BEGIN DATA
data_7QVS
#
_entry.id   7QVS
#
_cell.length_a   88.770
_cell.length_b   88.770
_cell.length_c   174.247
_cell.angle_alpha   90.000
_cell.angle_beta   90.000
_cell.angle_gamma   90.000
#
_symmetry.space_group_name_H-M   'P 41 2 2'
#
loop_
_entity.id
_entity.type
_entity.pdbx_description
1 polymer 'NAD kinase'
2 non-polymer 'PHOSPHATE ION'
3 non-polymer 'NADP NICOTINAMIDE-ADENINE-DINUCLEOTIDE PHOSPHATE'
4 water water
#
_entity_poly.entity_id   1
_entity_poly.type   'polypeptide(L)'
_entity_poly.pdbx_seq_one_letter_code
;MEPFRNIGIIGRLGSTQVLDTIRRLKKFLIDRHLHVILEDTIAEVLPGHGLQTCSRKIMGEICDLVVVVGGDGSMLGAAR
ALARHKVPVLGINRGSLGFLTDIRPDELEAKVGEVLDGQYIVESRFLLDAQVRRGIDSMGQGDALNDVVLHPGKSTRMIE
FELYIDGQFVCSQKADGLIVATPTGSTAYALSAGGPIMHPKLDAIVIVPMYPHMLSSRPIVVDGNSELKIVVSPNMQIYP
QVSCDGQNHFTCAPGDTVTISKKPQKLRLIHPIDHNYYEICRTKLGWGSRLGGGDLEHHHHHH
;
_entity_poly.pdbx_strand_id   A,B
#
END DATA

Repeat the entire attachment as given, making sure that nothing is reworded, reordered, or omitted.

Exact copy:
data_7QVS
#
_entry.id   7QVS
#
_cell.length_a   88.770
_cell.length_b   88.770
_cell.length_c   174.247
_cell.angle_alpha   90.000
_cell.angle_beta   90.000
_cell.angle_gamma   90.000
#
_symmetry.space_group_name_H-M   'P 41 2 2'
#
loop_
_entity.id
_entity.type
_entity.pdbx_description
1 polymer 'NAD kinase'
2 non-polymer 'PHOSPHATE ION'
3 non-polymer 'NADP NICOTINAMIDE-ADENINE-DINUCLEOTIDE PHOSPHATE'
4 water water
#
_entity_poly.entity_id   1
_entity_poly.type   'polypeptide(L)'
_entity_poly.pdbx_seq_one_letter_code
;MEPFRNIGIIGRLGSTQVLDTIRRLKKFLIDRHLHVILEDTIAEVLPGHGLQTCSRKIMGEICDLVVVVGGDGSMLGAAR
ALARHKVPVLGINRGSLGFLTDIRPDELEAKVGEVLDGQYIVESRFLLDAQVRRGIDSMGQGDALNDVVLHPGKSTRMIE
FELYIDGQFVCSQKADGLIVATPTGSTAYALSAGGPIMHPKLDAIVIVPMYPHMLSSRPIVVDGNSELKIVVSPNMQIYP
QVSCDGQNHFTCAPGDTVTISKKPQKLRLIHPIDHNYYEICRTKLGWGSRLGGGDLEHHHHHH
;
_entity_poly.pdbx_strand_id   A,B
#